Tax increases were considered a dead issue in the discussions leading up to the recent budget deal negotiated by Sen. Murray and Rep. Ryan. The main justification for this position was that tax reform is imminent, and changes to the tax system could be better handled by the experts on the Ways and Means Committee. This argument has been repeated over and over, but it is meaningless. To begin with, the House GOP leadership has made it clear that tax reform will have to be revenue neutral—that is, no revenue increases—so waiting for a tax reform bill in the context of a budget deal makes no sense. Second, the House GOP leadership has made it clear that tax reform will not be considered, let alone introduced, this year. The prospects for tax reform in the next year or the next Congress are, at best, dim. So there was no serious excuse for not increasing tax revenues in the budget deal.
Wholesale tax reform, however, is not needed to increase tax revenues; just a few tweaks to the tax system could raise enough revenue to extend unemployment insurance benefits for the long-term unemployed and provide substantial relief from the sequester over the next 10 years. The table below lists six tax changes, with revenue estimates, courtesy of the Congressional Budget Office and the Joint Committee on Taxation. The six changes, which would increase taxes on those taxpayers most able to pay, are:
- Repeal “Last In, First Out” (LIFO) and “Lower of Cost or Market” inventory methods. To determine taxable income, firms subtract the cost of generating their income, which includes attaching a value to inventory. Several inventory valuation methods are available to the firm. LIFO allows the firm to assume that the last goods added to inventory were the first ones sold when valuing inventory. Repealing these methods would align tax accounting rules with how firms actually conduct business.
- Tax carried interest as ordinary income. Investment fund general partners receive part of their compensation as a profit share or carried interest, which is taxed as investment income (i.e., capital gains or dividends) at the reduced capital gains tax rate rather than as ordinary income. The proposal would treat carried interest that is due to management services as ordinary earnings, which would also be subject to payroll taxes; carried interest due to investments of the general partner would continue to be taxed as investment income at reduced tax rates.
- Increase tax rate on capital gains and dividends by 2 percentage points. This change would increase the top tax rate on capital gains and dividends from 20 percent to 22 percent. This tax rate is lower than the 28 percent top tax rate that President Reagan signed into law in 1986.
- Limit the value of itemized deductions to 28 percent. This would affect only the richest 3 percent of taxpayers by limiting the value of itemized deductions to 28 percent.
- Tax investment income from life insurance and annuity contracts (known as “inside build-up”). Policyholders as well as insurance companies pay no tax on investment income as it accumulates, only when paid out if at all. Each year, insurance companies would notify policyholders of investment income so they can include it as taxable income on their tax return.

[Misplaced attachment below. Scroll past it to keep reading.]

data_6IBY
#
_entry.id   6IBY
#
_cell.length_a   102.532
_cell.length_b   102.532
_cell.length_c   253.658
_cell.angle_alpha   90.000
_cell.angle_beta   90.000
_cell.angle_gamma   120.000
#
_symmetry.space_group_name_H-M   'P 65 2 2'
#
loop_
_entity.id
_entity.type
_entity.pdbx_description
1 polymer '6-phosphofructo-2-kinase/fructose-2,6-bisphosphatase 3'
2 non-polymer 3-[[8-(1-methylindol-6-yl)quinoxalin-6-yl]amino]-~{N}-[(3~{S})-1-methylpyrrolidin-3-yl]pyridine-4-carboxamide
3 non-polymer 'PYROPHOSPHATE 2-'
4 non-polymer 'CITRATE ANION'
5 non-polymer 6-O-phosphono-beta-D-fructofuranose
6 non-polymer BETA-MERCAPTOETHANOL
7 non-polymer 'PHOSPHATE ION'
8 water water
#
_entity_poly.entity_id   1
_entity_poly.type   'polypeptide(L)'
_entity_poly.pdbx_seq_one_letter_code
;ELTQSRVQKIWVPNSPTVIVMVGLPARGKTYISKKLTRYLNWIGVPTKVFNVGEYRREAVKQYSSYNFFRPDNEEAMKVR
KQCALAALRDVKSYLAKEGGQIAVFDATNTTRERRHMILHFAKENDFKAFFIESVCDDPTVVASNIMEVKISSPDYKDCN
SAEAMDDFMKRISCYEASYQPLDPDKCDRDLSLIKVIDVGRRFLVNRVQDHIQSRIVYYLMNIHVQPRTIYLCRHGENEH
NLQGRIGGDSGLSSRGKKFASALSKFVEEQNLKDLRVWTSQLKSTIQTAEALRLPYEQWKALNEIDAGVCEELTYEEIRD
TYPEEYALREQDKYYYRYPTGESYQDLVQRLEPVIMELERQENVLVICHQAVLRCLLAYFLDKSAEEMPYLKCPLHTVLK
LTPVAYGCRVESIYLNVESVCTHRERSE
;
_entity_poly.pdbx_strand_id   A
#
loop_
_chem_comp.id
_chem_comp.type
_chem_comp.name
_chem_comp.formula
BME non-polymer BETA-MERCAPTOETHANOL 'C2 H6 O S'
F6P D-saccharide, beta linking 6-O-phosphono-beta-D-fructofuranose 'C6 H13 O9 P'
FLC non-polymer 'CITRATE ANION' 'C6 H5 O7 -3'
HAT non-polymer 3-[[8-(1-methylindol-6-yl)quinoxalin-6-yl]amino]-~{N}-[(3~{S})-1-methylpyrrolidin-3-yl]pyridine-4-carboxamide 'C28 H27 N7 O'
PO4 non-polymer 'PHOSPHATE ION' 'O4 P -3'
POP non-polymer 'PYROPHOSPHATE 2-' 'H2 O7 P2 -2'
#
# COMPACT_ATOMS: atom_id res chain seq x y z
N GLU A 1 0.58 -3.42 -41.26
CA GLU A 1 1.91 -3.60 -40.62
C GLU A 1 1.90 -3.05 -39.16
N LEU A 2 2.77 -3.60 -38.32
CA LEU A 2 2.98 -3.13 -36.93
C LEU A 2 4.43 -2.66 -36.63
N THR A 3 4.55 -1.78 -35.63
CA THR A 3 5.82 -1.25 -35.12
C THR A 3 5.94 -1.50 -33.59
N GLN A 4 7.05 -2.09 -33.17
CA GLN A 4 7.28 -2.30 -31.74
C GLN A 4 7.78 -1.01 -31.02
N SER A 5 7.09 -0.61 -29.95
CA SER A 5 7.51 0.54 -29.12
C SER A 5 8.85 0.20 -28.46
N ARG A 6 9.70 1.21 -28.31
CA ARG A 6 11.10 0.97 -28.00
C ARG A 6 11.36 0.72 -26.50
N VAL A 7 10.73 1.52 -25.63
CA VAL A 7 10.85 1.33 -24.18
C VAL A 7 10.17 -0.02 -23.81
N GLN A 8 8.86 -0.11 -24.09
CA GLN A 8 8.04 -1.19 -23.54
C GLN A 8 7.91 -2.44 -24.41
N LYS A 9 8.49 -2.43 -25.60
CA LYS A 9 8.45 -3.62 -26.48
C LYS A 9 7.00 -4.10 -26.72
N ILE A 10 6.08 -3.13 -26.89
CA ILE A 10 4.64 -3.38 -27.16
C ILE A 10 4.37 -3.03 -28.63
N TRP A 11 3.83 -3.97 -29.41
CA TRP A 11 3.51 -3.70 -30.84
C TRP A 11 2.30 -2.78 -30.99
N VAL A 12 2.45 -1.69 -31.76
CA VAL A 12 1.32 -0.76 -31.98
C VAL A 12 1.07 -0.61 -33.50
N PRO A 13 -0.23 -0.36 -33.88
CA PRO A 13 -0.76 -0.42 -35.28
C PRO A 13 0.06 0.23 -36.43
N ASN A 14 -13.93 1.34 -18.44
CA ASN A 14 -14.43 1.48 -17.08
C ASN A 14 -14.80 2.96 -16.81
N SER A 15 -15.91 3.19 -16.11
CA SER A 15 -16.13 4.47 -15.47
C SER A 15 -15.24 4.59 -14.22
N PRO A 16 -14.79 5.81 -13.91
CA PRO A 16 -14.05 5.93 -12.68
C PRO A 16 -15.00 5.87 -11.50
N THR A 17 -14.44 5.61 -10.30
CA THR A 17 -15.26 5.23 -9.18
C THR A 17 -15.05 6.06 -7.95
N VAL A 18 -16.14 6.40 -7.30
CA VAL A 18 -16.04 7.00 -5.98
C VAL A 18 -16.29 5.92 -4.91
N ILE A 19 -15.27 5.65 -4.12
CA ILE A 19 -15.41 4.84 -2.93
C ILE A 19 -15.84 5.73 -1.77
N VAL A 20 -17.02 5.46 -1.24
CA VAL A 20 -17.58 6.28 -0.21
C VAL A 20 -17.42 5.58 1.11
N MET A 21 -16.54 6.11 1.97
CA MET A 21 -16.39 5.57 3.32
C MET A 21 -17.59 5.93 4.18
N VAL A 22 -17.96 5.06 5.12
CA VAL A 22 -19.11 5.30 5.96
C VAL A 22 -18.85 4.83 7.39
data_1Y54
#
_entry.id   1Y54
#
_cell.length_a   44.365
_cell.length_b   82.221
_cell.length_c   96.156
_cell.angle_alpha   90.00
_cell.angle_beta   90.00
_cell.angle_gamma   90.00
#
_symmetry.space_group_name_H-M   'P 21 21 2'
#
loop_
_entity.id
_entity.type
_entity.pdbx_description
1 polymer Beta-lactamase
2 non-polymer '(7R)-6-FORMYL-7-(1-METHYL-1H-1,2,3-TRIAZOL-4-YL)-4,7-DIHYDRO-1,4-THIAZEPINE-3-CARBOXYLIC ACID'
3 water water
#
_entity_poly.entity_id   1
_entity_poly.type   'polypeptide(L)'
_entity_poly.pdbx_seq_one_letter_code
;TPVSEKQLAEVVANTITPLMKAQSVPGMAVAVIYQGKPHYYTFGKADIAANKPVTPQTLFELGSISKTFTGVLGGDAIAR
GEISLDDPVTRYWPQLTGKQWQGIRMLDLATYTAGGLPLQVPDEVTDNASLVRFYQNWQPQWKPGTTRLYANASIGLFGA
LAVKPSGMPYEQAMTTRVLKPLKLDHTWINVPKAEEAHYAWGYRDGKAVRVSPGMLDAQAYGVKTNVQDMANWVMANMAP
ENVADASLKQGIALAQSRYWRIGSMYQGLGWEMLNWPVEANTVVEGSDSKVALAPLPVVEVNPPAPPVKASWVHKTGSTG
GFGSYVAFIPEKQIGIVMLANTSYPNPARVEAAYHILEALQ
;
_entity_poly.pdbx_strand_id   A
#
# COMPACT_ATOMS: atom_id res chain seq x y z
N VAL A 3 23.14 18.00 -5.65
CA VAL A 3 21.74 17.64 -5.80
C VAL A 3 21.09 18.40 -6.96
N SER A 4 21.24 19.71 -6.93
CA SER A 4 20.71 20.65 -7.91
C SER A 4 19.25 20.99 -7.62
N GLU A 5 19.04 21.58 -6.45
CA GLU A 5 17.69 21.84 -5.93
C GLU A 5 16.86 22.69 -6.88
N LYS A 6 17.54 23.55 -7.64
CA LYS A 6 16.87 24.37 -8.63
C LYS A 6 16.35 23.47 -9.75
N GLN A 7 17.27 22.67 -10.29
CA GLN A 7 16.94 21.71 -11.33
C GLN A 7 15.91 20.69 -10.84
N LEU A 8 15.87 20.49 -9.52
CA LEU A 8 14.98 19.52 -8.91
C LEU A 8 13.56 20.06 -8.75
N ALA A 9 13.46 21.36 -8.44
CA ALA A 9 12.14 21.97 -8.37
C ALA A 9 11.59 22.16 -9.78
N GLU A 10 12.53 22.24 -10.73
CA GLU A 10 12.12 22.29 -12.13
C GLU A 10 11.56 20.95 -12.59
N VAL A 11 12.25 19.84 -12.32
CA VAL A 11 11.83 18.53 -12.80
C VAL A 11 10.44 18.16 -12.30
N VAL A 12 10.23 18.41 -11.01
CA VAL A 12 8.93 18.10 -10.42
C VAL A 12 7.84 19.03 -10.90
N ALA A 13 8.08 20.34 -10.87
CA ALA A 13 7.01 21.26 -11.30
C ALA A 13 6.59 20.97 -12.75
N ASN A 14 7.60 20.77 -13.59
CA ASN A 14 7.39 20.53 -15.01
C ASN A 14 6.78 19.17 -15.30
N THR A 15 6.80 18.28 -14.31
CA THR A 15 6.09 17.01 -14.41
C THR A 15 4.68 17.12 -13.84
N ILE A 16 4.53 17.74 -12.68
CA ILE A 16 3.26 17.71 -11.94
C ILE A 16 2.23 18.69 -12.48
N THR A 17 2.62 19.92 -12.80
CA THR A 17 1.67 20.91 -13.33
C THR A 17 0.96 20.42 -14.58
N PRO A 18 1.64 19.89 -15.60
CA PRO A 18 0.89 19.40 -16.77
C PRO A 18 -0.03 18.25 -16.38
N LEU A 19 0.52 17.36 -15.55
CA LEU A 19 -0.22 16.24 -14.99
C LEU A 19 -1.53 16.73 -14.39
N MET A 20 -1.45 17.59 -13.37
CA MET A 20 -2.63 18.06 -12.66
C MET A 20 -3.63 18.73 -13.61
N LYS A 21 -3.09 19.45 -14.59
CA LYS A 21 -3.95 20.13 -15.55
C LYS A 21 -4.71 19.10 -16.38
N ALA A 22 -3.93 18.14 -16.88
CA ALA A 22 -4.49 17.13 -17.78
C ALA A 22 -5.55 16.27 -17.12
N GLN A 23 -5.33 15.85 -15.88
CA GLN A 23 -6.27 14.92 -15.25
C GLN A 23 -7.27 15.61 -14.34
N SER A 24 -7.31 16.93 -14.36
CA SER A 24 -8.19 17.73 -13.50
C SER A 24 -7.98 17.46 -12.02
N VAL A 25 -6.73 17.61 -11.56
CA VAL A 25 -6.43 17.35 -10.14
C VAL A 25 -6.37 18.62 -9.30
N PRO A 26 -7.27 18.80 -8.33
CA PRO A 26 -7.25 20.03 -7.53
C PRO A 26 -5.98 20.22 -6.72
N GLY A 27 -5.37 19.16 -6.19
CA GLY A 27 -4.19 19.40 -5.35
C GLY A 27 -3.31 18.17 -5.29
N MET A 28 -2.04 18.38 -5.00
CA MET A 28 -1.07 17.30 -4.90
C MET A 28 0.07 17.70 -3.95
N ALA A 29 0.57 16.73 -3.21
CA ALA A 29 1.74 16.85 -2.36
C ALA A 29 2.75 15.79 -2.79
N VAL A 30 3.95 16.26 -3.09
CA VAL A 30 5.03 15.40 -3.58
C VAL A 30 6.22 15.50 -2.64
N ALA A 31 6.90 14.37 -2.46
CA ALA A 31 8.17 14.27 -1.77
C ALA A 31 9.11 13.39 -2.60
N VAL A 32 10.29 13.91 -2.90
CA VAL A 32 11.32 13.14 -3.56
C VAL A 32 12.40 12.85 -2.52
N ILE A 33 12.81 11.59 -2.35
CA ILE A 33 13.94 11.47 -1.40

- Increase the maximum taxable earnings under the Social Security payroll tax so that 90 percent of covered earnings are taxed. For 2014, this would increase the earnings cap from $117,500 to $177,500 and make the payroll tax a little less regressive.
FY 2014 FY 2015 10 Years $13.0 $25.0 $112.0 $1.2 $1.5 $17.4 $1.2 $4.6 $53.4 $6.0 $12.0 $136.0 $13.0 $24.0 $210.0 $8.0 $40.0 $470.0 $42.4 $107.1 $998.8 Source: Author’s analysis of Congressional Budget Office data
Estimated Revenue from Selected Tax Changes (billions of dollars)
Maximum Taxable Earnings
Source: Author’s analysis of Congressional Budget Office data
The 2011 Budget Control Act was enacted with the goal of reducing budget deficits by over $2 trillion over the next 10 years. It initially cut discretionary spending by about $900 billion, and created a “Super Committee” to find an additional $1.5 trillion in 10-year deficit reduction. As is well known, the Super Committee was not so super, and its failure triggered the sequester—an additional $1.2 trillion in automatic 10-year spending reductions, to be split between defense and nondefense spending. Unfortunately, it seems that everyone is reconciled to living under this new budget scenario.
The resulting $2.1 trillion cut in spending is a tea partier’s dream. Yet we should keep in mind that our long-term fiscal issues are due to the GOP’s refusal to pay for the goods, services and benefits that the public wants from the federal government, and that we were paying for as late as 2001. In this light, it is difficult to argue that the budget deal is a major achievement, since it does not raise additional tax revenue, leaves in place much of the damaging spending reductions from the BCA, ignores the current unemployment problem, and does little to reduce the long-term mismatch between spending and revenues.